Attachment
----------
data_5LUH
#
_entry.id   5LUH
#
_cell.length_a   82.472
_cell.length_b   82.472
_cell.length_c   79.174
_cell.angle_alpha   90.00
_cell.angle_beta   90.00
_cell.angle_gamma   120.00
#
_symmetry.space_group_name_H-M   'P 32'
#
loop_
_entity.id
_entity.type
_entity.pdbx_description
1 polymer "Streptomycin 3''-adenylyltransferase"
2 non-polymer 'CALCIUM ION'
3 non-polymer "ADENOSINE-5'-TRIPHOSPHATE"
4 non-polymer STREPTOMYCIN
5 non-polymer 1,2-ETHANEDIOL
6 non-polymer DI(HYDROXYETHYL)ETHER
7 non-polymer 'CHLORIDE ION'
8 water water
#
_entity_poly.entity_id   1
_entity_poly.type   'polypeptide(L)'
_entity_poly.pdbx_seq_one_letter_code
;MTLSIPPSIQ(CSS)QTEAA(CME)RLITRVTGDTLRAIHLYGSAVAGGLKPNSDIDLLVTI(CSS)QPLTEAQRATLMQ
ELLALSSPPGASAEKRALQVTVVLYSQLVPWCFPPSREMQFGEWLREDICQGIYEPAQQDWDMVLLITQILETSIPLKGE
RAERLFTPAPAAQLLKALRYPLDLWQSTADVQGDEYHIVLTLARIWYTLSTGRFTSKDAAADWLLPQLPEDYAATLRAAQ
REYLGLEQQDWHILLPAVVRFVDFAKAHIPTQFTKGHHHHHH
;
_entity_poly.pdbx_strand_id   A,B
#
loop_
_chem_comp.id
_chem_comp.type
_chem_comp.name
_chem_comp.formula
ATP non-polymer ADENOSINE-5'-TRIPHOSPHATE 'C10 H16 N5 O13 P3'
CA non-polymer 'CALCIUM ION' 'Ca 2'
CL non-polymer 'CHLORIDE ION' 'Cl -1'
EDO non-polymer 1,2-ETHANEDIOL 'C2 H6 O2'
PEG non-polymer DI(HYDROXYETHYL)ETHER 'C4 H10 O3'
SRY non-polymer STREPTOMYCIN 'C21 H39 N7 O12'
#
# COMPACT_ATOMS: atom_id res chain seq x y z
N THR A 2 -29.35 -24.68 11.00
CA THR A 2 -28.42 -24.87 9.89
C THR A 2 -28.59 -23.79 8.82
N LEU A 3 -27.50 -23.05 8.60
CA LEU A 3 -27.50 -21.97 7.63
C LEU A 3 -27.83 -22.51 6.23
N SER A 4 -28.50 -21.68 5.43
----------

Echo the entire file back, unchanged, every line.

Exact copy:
data_5LUH
#
_entry.id   5LUH
#
_cell.length_a   82.472
_cell.length_b   82.472
_cell.length_c   79.174
_cell.angle_alpha   90.00
_cell.angle_beta   90.00
_cell.angle_gamma   120.00
#
_symmetry.space_group_name_H-M   'P 32'
#
loop_
_entity.id
_entity.type
_entity.pdbx_description
1 polymer "Streptomycin 3''-adenylyltransferase"
2 non-polymer 'CALCIUM ION'
3 non-polymer "ADENOSINE-5'-TRIPHOSPHATE"
4 non-polymer STREPTOMYCIN
5 non-polymer 1,2-ETHANEDIOL
6 non-polymer DI(HYDROXYETHYL)ETHER
7 non-polymer 'CHLORIDE ION'
8 water water
#
_entity_poly.entity_id   1
_entity_poly.type   'polypeptide(L)'
_entity_poly.pdbx_seq_one_letter_code
;MTLSIPPSIQ(CSS)QTEAA(CME)RLITRVTGDTLRAIHLYGSAVAGGLKPNSDIDLLVTI(CSS)QPLTEAQRATLMQ
ELLALSSPPGASAEKRALQVTVVLYSQLVPWCFPPSREMQFGEWLREDICQGIYEPAQQDWDMVLLITQILETSIPLKGE
RAERLFTPAPAAQLLKALRYPLDLWQSTADVQGDEYHIVLTLARIWYTLSTGRFTSKDAAADWLLPQLPEDYAATLRAAQ
REYLGLEQQDWHILLPAVVRFVDFAKAHIPTQFTKGHHHHHH
;
_entity_poly.pdbx_strand_id   A,B
#
loop_
_chem_comp.id
_chem_comp.type
_chem_comp.name
_chem_comp.formula
ATP non-polymer ADENOSINE-5'-TRIPHOSPHATE 'C10 H16 N5 O13 P3'
CA non-polymer 'CALCIUM ION' 'Ca 2'
CL non-polymer 'CHLORIDE ION' 'Cl -1'
EDO non-polymer 1,2-ETHANEDIOL 'C2 H6 O2'
PEG non-polymer DI(HYDROXYETHYL)ETHER 'C4 H10 O3'
SRY non-polymer STREPTOMYCIN 'C21 H39 N7 O12'
#
# COMPACT_ATOMS: atom_id res chain seq x y z
N THR A 2 -29.35 -24.68 11.00
CA THR A 2 -28.42 -24.87 9.89
C THR A 2 -28.59 -23.79 8.82
N LEU A 3 -27.50 -23.05 8.60
CA LEU A 3 -27.50 -21.97 7.63
C LEU A 3 -27.83 -22.51 6.23
N SER A 4 -28.50 -21.68 5.43